HHS Sec. Alex Azar joined Sec. of State Mike Pompeo
at the Geneva Consensus Declaration signing ceremony.
"At stake in this battle is the funding and prevalence of abortion, influencing societal views on abortion and securing or losing conscience freedom for pro-life healthcare professionals."
By Jonathan Imbody
At a signing ceremony in Washington, DC on October 22, 2020, U.S. Secretary of State Mike Pompeo and U.S. Department of Health and Human Services (HHS) Secretary Alex Azar laid out a multilateral agreement that sends a clear message to the United Nations and the World Health Organization: Stop pressuring countries to submit to a radical abortion agenda and focus instead on consensus global health issues.
Led by the United States and now joined by 31 other countries, the Geneva Consensus Declaration lays down four pillars of priorities for international healthcare programs:
1. improving women's health;
2. preserving human life;
3. strengthening the family; and
4. protecting national sovereignty.
The Declaration asserts, for example, that:
· "there is no international right to abortion, nor any international obligation on the part of States to finance or facilitate abortion;"
· "in no case should abortion be promoted as a method of family planning;"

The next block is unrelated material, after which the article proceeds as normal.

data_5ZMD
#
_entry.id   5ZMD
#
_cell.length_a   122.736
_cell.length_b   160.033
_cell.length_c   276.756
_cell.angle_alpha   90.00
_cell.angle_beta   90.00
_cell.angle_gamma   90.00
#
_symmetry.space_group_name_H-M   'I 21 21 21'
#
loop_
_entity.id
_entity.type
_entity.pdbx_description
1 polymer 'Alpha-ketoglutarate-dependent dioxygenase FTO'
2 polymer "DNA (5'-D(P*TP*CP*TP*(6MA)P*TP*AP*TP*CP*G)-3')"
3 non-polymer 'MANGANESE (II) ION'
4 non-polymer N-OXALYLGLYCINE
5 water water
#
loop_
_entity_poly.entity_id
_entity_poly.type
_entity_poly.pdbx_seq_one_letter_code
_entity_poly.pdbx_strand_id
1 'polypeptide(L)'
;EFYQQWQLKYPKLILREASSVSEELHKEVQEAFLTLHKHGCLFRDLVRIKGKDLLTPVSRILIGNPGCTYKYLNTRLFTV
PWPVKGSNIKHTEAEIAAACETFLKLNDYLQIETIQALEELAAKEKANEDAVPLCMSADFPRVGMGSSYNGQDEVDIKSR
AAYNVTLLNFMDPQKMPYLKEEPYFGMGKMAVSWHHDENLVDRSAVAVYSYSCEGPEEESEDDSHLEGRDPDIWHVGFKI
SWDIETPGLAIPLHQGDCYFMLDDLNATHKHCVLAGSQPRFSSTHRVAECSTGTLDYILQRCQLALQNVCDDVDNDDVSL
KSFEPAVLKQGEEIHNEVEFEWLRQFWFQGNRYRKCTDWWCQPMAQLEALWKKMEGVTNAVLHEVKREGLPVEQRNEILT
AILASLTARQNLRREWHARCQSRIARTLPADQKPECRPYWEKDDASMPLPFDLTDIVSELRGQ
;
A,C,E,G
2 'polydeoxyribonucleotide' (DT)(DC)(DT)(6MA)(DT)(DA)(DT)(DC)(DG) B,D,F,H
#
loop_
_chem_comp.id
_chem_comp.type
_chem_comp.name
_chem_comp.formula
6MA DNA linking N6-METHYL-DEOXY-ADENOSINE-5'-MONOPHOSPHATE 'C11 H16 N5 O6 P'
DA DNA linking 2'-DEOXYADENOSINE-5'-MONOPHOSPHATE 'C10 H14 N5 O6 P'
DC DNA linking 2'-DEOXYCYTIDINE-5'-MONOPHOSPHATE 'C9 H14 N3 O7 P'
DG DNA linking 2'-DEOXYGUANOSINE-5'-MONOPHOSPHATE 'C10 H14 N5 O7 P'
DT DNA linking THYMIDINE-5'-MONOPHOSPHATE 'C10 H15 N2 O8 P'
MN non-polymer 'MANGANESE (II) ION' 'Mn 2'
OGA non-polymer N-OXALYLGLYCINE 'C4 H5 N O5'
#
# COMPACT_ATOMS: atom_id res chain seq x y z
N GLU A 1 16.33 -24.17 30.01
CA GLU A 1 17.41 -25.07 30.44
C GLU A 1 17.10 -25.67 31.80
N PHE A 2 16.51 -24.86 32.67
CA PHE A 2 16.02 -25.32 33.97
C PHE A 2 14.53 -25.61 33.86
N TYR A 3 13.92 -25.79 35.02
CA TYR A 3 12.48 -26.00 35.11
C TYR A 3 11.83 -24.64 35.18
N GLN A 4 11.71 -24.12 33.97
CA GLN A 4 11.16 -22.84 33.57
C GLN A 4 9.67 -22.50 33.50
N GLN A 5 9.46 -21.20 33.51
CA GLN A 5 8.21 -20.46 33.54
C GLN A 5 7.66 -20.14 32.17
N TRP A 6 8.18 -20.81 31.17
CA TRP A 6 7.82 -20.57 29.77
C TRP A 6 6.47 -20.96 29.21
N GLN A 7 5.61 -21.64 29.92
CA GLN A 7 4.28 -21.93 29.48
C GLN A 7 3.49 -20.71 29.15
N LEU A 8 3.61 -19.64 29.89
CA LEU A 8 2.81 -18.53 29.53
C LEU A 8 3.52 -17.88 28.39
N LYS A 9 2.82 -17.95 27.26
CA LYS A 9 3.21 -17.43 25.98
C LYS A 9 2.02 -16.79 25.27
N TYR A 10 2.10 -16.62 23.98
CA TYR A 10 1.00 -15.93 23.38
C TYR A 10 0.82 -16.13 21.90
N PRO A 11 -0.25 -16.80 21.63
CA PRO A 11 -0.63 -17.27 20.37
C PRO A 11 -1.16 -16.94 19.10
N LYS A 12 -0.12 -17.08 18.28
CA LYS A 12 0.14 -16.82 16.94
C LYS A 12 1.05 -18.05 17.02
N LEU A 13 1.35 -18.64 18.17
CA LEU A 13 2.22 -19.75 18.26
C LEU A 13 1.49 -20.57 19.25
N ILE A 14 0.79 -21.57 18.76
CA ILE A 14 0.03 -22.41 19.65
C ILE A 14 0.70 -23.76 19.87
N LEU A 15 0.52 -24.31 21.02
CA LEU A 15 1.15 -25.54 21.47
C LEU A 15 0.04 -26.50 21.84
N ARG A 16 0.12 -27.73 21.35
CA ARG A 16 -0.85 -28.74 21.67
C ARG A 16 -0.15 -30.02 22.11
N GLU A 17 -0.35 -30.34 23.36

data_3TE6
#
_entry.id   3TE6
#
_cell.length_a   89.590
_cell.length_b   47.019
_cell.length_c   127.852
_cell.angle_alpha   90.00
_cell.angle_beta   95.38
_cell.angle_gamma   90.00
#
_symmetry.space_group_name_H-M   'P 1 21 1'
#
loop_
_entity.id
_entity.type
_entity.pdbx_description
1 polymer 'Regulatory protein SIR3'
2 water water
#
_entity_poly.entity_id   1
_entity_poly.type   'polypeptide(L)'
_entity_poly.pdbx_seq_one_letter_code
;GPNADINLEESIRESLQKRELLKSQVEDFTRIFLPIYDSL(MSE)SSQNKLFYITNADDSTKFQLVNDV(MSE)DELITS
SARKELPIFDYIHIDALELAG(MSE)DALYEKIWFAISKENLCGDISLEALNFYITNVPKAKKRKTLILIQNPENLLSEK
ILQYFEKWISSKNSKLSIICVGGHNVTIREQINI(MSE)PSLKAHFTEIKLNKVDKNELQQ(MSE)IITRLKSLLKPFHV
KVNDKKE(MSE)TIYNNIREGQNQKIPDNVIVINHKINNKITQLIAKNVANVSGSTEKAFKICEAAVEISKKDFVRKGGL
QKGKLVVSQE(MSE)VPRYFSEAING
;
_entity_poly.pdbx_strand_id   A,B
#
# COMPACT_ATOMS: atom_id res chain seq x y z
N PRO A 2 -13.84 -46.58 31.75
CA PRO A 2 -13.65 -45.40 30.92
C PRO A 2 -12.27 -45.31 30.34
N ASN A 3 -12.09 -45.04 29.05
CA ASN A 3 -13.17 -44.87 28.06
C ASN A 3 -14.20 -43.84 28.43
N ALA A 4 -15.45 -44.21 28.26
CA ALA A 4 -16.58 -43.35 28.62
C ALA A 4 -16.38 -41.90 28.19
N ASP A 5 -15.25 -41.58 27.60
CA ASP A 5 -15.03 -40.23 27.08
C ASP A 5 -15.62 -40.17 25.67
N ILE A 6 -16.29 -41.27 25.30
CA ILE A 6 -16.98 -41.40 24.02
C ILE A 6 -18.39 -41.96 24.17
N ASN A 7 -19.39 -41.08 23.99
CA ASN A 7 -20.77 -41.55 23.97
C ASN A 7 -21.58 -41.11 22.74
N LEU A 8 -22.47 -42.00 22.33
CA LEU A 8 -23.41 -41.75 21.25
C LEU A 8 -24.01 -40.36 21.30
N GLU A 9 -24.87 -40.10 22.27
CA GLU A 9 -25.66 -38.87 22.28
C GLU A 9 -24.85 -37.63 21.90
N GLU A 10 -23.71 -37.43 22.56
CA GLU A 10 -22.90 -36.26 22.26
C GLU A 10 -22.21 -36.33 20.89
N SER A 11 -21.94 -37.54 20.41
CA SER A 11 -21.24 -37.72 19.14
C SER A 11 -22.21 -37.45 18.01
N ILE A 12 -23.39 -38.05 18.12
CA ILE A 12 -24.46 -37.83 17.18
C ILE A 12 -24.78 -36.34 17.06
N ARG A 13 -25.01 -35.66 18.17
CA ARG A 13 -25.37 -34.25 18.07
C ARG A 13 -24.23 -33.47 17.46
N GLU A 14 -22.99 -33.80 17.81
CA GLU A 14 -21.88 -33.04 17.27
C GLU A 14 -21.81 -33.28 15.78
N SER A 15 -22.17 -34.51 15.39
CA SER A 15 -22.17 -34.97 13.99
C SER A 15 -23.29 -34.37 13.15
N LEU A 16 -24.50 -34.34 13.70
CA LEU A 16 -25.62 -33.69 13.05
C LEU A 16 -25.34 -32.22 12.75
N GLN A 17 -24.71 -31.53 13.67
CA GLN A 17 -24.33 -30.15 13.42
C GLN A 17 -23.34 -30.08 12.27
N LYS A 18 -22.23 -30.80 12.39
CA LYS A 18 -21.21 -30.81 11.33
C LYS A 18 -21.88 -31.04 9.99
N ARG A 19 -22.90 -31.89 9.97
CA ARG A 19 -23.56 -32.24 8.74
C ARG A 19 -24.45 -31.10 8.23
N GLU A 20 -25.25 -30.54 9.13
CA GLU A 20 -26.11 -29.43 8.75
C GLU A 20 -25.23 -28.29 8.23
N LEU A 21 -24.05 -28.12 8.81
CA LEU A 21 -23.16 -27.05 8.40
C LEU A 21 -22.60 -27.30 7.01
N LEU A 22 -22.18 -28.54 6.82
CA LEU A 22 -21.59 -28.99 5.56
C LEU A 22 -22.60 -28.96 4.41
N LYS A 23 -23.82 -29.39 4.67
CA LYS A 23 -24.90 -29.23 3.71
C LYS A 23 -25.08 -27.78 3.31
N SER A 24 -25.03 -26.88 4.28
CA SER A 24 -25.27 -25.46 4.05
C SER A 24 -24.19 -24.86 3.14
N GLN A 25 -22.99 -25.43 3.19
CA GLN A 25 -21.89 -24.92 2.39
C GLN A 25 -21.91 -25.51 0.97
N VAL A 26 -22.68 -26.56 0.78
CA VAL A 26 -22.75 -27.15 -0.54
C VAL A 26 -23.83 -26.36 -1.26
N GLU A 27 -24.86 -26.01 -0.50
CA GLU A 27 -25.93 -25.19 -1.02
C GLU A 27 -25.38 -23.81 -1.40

· "the family is the natural and fundamental group unit of society and is entitled to protection by society and the State;" and
· "motherhood and childhood are entitled to special care and assistance."
Christian health professionals laud the Declaration
In a Christian Medical and Dental Associations news release heralding the Declaration, Senior VP for Bioethics and Public Policy, Dr. Jeffrey Barrows noted, "As an obstetrician, I especially appreciate the Declaration's dual emphasis on mother and child. The Declaration reaffirms both that 'motherhood and childhood are entitled to special care and assistance.' It also notes that 'the child… needs special safeguards and care… before as well as after birth' and that 'special measures of protection and assistance should be taken on behalf of all children,' based on the principle of the best interest of the child.'
"Countries must learn to work together on consensus global health issues," Barrows continued, "rather than fight each other on ideological disagreements. Working together on consensus health issues, we can maximize our health resources and programs that will benefit all women while respecting the dignity of every person."
Declaration counters UN, WHO abortion activism and agenda
The Geneva statement reflects the Protecting Life in Global Health Assistance policy of the United States. According to HHS, the policy "negotiates health policy at multilateral settings where policies are debated and set, like the World Health Organization (WHO) and the United Nations (UN)." Activists within both the UN and WHO have vociferously advocated for abortion on demand, reportedly pressuring countries behind the scenes with the threat of loss of funding and standing should they fail to enact the pro-abortion agenda into laws.
In April this year, President Trump yanked hundreds of millions of dollars in U.S. funding of the WHO, saying the agency had put "political correctness over lifesaving measures."